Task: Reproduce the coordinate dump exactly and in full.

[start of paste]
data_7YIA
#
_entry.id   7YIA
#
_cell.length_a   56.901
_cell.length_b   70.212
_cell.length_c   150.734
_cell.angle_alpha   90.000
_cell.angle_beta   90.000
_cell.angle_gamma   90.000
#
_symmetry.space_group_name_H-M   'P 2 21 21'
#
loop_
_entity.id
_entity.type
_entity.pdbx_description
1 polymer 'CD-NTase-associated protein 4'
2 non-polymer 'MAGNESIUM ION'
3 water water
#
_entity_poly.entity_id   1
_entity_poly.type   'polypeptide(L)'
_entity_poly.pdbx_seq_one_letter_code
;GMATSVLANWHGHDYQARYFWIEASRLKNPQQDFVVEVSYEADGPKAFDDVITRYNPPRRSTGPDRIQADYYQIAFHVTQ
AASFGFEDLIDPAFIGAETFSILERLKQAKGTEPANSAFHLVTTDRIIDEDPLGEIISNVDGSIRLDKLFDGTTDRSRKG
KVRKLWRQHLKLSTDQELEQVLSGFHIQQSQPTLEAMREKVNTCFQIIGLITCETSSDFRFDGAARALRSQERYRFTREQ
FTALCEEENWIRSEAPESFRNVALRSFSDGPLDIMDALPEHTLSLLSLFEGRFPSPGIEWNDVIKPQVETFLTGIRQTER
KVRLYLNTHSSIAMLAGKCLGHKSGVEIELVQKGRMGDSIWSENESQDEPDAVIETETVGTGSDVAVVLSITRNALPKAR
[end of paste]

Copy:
data_7YIA
#
_entry.id   7YIA
#
_cell.length_a   56.901
_cell.length_b   70.212
_cell.length_c   150.734
_cell.angle_alpha   90.000
_cell.angle_beta   90.000
_cell.angle_gamma   90.000
#
_symmetry.space_group_name_H-M   'P 2 21 21'
#
loop_
_entity.id
_entity.type
_entity.pdbx_description
1 polymer 'CD-NTase-associated protein 4'
2 non-polymer 'MAGNESIUM ION'
3 water water
#
_entity_poly.entity_id   1
_entity_poly.type   'polypeptide(L)'
_entity_poly.pdbx_seq_one_letter_code
;GMATSVLANWHGHDYQARYFWIEASRLKNPQQDFVVEVSYEADGPKAFDDVITRYNPPRRSTGPDRIQADYYQIAFHVTQ
AASFGFEDLIDPAFIGAETFSILERLKQAKGTEPANSAFHLVTTDRIIDEDPLGEIISNVDGSIRLDKLFDGTTDRSRKG
KVRKLWRQHLKLSTDQELEQVLSGFHIQQSQPTLEAMREKVNTCFQIIGLITCETSSDFRFDGAARALRSQERYRFTREQ
FTALCEEENWIRSEAPESFRNVALRSFSDGPLDIMDALPEHTLSLLSLFEGRFPSPGIEWNDVIKPQVETFLTGIRQTER
KVRLYLNTHSSIAMLAGKCLGHKSGVEIELVQKGRMGDSIWSENESQDEPDAVIETETVGTGSDVAVVLSITRNALPKAR